To illustrate how the most elementary perception is thick with the meanings of a world coming to the birth, read these some excerpts from the opening pages of the first chapter of Maurice Merleau-Ponty’s Phenomenology of Perception

            “Let us imagine a white patch on a homogeneous background.  All the points in the patch have a certain ‘function’ in common, that of forming themselves into a ‘shape’.  The colour of the shape is more intense, and is it were more resistant than that of the background; the edges of the white patch ‘belong’ to it, and are not part of the background although they adjoin it: the patch appears to be placed on the background and does not break it up.  Each part arouses the expectation of more than it contains, and this elementary perception is therefore already charged with meaning.”

            “To see is to have colours or lights before one, to hear is to encounter sounds, to feel is to come up against qualities, and in order to know what sensation is, is it not enough to have seen the colour red or to have heard the note A?  Red or green are not sensations, but sense-data, and quality is not an element of consciousness, but a property of the object. . . .  If we consider it in the experience itself which evinces it, it is as rich and mysterious as the object, or indeed the whole spectacle, perceived.  This red patch which I see on the carpet is red only in virtue of a shadow which lies across it, its quality is apparent only in relation to the play of light upon it, and hence as an element in a spatial configuration.  Moreover the colour can be said to be there only if it occupies an area of a certain size, too small an area not being describable in these terms.  Finally this red would literally not be the same if it were not the ‘woolly red’ of a carpet.”



Nelson Goodman


    The next readings consider the question, “What is art?”  As philosophers, the authors reflect on the way definitions are attempted.  Nelson’s answer is that it is more productive to ask, “When is art?” rather than “What is art?” since something may only function as art on certain occasions.  To summarize too crudely, when something functions as art, some of its properties function as symbols—and NG has an extremely wide concept of symbol: see 240; 241.1; 245.0.


            Aiming at a definition (one interpretation of what it means to seek to grasp what Plato called a “form”), in classical terms the ideal is to state necessary and sufficient conditions for the correct application of the term.  X is a work of art if and only if X is [fill in the blank].  Note: this is not the same question as the question whether something is a good work of art.  Some philosophers try to give one or more necessary conditions.  E.g., “If it’s art, it must (necessarily) be intentionally created or presented.  Some philosophers try to give one or more sufficient conditions.  E.g., “If most the art professors would classify this work as a paradigm case of a work of art, that would be sufficient to classify it to be a work of art.”  You can challenge such definitions by coming up with a counterexample, something that satisfies the allegedly sufficient condition, but which is not classify as art, something that lacks the necessary condition, but which is art.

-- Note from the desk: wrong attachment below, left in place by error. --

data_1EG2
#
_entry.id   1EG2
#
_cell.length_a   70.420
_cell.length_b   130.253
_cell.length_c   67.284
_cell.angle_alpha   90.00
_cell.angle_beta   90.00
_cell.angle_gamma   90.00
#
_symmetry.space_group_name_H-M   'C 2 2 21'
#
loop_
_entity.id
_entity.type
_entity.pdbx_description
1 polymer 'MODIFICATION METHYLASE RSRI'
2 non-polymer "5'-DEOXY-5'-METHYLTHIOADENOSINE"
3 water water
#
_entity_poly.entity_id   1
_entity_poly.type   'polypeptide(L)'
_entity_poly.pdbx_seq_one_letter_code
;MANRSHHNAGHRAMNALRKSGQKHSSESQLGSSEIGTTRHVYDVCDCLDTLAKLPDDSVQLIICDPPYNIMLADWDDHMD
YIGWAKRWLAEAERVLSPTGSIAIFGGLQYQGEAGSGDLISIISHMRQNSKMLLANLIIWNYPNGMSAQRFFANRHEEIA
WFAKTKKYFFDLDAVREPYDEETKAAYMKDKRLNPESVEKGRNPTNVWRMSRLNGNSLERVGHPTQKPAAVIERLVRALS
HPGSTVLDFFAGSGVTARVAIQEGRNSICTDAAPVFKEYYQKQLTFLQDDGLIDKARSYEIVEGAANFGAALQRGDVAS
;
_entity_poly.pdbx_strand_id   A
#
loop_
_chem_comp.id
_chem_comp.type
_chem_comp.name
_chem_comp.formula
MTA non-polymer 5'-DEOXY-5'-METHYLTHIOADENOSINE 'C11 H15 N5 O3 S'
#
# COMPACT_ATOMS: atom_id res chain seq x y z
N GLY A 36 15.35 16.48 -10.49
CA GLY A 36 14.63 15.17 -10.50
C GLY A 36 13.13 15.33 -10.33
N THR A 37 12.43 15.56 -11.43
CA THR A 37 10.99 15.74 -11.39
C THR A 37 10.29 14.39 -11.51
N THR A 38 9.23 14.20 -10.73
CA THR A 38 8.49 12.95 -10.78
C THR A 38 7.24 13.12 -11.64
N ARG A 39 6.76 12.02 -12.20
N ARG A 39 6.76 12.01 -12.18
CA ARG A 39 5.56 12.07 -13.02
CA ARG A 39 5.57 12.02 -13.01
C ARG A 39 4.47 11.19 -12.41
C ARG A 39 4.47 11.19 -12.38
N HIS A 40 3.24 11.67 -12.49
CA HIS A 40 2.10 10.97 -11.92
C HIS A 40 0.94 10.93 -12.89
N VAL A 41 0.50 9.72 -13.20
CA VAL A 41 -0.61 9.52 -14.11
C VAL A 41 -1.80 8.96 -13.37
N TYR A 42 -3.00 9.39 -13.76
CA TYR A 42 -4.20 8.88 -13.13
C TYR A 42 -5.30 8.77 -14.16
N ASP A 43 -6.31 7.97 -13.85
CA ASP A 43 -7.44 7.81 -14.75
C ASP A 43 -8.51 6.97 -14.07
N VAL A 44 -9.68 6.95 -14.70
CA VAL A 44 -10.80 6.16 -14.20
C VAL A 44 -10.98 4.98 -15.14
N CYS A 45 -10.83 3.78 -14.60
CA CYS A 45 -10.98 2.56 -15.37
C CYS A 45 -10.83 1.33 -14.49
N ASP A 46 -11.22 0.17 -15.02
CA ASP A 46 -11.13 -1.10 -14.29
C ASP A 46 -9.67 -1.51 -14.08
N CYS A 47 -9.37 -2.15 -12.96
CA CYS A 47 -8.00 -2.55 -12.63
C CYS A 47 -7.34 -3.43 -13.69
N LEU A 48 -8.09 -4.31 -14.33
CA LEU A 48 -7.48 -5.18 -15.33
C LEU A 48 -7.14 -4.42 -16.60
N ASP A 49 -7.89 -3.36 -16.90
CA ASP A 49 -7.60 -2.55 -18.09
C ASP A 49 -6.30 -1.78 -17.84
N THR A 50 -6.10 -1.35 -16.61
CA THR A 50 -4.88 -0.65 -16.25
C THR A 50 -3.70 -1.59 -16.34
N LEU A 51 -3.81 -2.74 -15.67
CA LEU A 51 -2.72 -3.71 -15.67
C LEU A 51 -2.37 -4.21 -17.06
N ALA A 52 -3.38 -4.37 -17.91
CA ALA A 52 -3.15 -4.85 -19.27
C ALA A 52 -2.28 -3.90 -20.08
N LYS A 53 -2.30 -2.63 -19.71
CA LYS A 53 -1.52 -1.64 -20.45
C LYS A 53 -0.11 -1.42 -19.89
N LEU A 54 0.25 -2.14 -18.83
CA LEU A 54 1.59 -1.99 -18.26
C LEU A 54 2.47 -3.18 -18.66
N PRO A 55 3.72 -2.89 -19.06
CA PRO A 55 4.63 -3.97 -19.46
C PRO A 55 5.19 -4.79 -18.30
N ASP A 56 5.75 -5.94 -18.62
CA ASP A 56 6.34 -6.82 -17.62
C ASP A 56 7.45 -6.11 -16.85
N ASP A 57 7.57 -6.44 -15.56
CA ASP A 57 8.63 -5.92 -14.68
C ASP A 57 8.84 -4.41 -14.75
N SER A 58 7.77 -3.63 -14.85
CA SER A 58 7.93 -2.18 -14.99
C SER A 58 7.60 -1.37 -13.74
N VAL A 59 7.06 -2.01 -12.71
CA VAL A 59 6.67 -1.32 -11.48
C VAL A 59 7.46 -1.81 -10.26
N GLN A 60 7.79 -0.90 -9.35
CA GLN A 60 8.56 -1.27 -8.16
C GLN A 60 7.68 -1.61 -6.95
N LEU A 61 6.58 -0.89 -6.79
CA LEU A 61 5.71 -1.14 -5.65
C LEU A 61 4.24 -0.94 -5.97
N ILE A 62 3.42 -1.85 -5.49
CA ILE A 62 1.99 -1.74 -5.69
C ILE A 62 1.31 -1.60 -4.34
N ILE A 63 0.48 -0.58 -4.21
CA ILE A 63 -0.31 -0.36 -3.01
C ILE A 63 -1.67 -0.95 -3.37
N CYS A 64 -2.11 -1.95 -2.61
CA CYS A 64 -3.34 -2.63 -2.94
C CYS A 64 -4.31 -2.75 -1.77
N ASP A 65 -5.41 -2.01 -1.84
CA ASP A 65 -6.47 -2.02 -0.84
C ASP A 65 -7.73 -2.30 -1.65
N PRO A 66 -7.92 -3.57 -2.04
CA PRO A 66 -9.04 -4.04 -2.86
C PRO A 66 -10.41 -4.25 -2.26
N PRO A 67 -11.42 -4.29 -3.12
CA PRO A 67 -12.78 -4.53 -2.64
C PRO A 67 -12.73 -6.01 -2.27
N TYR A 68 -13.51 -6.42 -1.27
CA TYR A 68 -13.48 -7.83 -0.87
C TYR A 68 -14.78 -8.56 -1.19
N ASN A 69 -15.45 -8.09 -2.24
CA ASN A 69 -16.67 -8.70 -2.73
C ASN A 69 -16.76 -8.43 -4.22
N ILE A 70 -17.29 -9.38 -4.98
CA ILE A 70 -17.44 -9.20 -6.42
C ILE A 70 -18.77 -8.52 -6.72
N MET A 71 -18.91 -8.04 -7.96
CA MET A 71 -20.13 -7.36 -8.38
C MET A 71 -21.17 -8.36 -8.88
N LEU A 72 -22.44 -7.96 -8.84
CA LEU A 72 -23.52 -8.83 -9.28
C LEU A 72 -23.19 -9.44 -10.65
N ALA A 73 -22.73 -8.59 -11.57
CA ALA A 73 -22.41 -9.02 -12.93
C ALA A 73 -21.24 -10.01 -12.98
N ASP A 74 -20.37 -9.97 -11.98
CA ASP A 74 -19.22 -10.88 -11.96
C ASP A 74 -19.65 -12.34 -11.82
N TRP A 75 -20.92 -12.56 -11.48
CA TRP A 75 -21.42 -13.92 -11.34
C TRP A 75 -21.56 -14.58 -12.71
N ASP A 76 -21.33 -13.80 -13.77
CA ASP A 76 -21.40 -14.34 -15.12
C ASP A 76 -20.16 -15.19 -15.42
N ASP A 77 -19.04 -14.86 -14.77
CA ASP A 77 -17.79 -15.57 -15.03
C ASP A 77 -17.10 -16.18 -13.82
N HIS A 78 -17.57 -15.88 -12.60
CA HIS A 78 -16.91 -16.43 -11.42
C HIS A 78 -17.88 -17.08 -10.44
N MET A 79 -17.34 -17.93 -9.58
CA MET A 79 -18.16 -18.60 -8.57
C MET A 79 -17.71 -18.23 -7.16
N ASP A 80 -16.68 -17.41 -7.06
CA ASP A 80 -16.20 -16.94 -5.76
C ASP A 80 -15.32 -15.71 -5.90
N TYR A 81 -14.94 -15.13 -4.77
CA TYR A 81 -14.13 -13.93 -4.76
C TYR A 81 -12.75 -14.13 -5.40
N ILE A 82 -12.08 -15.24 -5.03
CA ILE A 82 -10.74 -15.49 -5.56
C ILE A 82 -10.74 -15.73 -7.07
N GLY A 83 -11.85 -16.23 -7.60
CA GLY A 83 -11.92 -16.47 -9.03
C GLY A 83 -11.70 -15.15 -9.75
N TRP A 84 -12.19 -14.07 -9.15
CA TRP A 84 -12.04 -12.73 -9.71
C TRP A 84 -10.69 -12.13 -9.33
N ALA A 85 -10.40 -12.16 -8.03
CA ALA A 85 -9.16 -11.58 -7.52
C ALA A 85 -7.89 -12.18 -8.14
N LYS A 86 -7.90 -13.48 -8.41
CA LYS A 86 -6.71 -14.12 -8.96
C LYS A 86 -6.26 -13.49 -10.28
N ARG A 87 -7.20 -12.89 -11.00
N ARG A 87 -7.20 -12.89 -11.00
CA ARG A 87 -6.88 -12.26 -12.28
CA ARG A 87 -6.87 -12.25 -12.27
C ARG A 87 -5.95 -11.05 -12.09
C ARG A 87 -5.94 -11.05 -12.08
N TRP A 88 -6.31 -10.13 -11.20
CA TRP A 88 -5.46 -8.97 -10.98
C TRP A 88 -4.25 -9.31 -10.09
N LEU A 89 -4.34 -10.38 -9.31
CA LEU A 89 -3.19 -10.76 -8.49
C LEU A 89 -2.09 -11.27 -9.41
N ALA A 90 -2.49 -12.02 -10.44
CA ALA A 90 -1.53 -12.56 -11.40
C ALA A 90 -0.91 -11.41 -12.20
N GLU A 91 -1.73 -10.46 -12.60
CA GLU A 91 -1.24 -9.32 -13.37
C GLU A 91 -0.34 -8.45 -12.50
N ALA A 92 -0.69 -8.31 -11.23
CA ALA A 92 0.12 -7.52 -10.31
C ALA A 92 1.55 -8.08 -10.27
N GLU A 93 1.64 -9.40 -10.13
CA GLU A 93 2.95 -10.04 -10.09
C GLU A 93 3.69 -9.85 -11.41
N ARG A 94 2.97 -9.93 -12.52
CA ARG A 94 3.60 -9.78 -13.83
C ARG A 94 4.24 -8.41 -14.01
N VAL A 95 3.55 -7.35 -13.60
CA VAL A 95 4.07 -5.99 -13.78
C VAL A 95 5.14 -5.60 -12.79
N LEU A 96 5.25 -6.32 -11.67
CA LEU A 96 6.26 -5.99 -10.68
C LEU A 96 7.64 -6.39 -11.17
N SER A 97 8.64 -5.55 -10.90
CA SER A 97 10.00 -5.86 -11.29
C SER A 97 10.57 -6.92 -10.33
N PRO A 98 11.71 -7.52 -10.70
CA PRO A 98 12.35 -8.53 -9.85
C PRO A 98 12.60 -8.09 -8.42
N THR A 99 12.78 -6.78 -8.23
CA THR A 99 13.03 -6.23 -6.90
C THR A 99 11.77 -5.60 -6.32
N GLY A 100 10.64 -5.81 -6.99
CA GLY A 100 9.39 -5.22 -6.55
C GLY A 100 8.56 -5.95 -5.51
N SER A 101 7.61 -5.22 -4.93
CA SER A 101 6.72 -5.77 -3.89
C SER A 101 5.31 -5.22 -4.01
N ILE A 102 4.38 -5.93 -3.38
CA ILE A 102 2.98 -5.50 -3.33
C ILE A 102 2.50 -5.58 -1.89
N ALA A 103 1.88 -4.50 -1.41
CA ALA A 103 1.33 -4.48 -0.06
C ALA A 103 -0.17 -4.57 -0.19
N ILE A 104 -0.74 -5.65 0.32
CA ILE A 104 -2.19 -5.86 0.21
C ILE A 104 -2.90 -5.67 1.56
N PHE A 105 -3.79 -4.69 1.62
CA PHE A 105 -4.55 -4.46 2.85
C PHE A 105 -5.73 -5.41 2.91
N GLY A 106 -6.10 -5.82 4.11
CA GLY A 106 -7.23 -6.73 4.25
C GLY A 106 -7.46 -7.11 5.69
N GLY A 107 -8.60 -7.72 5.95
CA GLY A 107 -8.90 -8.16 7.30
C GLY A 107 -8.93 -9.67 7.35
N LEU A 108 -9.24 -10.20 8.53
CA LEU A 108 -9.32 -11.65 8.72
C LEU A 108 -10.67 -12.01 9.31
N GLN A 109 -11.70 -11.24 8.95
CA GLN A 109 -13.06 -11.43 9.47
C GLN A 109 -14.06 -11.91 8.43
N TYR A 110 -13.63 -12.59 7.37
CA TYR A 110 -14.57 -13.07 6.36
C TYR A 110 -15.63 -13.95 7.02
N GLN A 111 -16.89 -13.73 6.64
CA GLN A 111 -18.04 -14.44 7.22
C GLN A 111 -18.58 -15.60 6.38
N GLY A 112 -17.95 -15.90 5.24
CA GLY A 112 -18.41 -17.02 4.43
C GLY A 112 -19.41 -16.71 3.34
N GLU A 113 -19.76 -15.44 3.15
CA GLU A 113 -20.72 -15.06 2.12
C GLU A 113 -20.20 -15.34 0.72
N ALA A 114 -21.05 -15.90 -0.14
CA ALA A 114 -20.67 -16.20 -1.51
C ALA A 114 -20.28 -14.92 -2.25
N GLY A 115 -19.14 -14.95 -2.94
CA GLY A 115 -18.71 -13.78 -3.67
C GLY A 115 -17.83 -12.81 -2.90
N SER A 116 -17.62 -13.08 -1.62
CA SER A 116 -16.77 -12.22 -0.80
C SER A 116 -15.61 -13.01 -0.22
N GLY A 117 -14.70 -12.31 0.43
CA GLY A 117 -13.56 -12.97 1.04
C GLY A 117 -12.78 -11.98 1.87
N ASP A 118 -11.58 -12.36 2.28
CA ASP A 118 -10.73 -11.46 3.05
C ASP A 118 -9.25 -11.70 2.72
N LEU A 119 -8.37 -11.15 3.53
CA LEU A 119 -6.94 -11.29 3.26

Nelson Goodman (1906-1998), who began and ended his academic career as a philosopher at Harvard, was deeply involved in the arts as a collector, as the director of an art gallery, choreographer and concept originator for contemporary works.  His wife, Katharine Sturgis, was a skilled painter.  “In 1967, at the School of Education of Harvard, he established an interdisciplinary program for the study of education and the arts, “Project Zero,” which he directed until 1971. Still at Harvard, he founded and directed the Summer Dance program. It is, then, not at all surprising that, amongst Goodman's works, we find, next to philosophical production, multimedia projects that combine . . . painting (including Sturgis's work), music, and dance . . . .” (Alessandro Giovannelli, http://plato.stanford.edu/entries/goodman-aesthetics  © 2005  November 29, 2005)